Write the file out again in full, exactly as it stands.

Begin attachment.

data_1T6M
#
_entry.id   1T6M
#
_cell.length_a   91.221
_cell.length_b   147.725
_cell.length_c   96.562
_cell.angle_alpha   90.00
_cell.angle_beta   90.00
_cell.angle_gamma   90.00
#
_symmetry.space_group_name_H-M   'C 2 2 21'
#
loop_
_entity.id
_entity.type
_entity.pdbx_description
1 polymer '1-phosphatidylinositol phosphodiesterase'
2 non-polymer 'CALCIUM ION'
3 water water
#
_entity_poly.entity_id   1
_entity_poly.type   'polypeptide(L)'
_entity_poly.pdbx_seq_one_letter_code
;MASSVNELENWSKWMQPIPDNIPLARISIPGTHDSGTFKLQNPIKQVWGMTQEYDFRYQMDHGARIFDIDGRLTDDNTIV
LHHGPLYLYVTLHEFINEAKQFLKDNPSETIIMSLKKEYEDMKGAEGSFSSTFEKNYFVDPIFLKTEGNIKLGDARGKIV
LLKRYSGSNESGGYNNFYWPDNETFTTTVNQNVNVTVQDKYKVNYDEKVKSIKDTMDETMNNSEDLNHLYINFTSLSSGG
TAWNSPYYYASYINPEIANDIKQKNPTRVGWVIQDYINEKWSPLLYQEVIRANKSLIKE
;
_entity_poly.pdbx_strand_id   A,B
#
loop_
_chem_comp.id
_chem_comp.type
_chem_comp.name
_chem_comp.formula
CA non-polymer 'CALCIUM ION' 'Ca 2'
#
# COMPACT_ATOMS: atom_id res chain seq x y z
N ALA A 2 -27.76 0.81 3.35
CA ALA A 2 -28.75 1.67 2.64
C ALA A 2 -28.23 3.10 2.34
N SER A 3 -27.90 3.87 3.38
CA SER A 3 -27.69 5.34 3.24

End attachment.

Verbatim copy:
data_1T6M
#
_entry.id   1T6M
#
_cell.length_a   91.221
_cell.length_b   147.725
_cell.length_c   96.562
_cell.angle_alpha   90.00
_cell.angle_beta   90.00
_cell.angle_gamma   90.00
#
_symmetry.space_group_name_H-M   'C 2 2 21'
#
loop_
_entity.id
_entity.type
_entity.pdbx_description
1 polymer '1-phosphatidylinositol phosphodiesterase'
2 non-polymer 'CALCIUM ION'
3 water water
#
_entity_poly.entity_id   1
_entity_poly.type   'polypeptide(L)'
_entity_poly.pdbx_seq_one_letter_code
;MASSVNELENWSKWMQPIPDNIPLARISIPGTHDSGTFKLQNPIKQVWGMTQEYDFRYQMDHGARIFDIDGRLTDDNTIV
LHHGPLYLYVTLHEFINEAKQFLKDNPSETIIMSLKKEYEDMKGAEGSFSSTFEKNYFVDPIFLKTEGNIKLGDARGKIV
LLKRYSGSNESGGYNNFYWPDNETFTTTVNQNVNVTVQDKYKVNYDEKVKSIKDTMDETMNNSEDLNHLYINFTSLSSGG
TAWNSPYYYASYINPEIANDIKQKNPTRVGWVIQDYINEKWSPLLYQEVIRANKSLIKE
;
_entity_poly.pdbx_strand_id   A,B
#
loop_
_chem_comp.id
_chem_comp.type
_chem_comp.name
_chem_comp.formula
CA non-polymer 'CALCIUM ION' 'Ca 2'
#
# COMPACT_ATOMS: atom_id res chain seq x y z
N ALA A 2 -27.76 0.81 3.35
CA ALA A 2 -28.75 1.67 2.64
C ALA A 2 -28.23 3.10 2.34
N SER A 3 -27.90 3.87 3.38
CA SER A 3 -27.69 5.34 3.24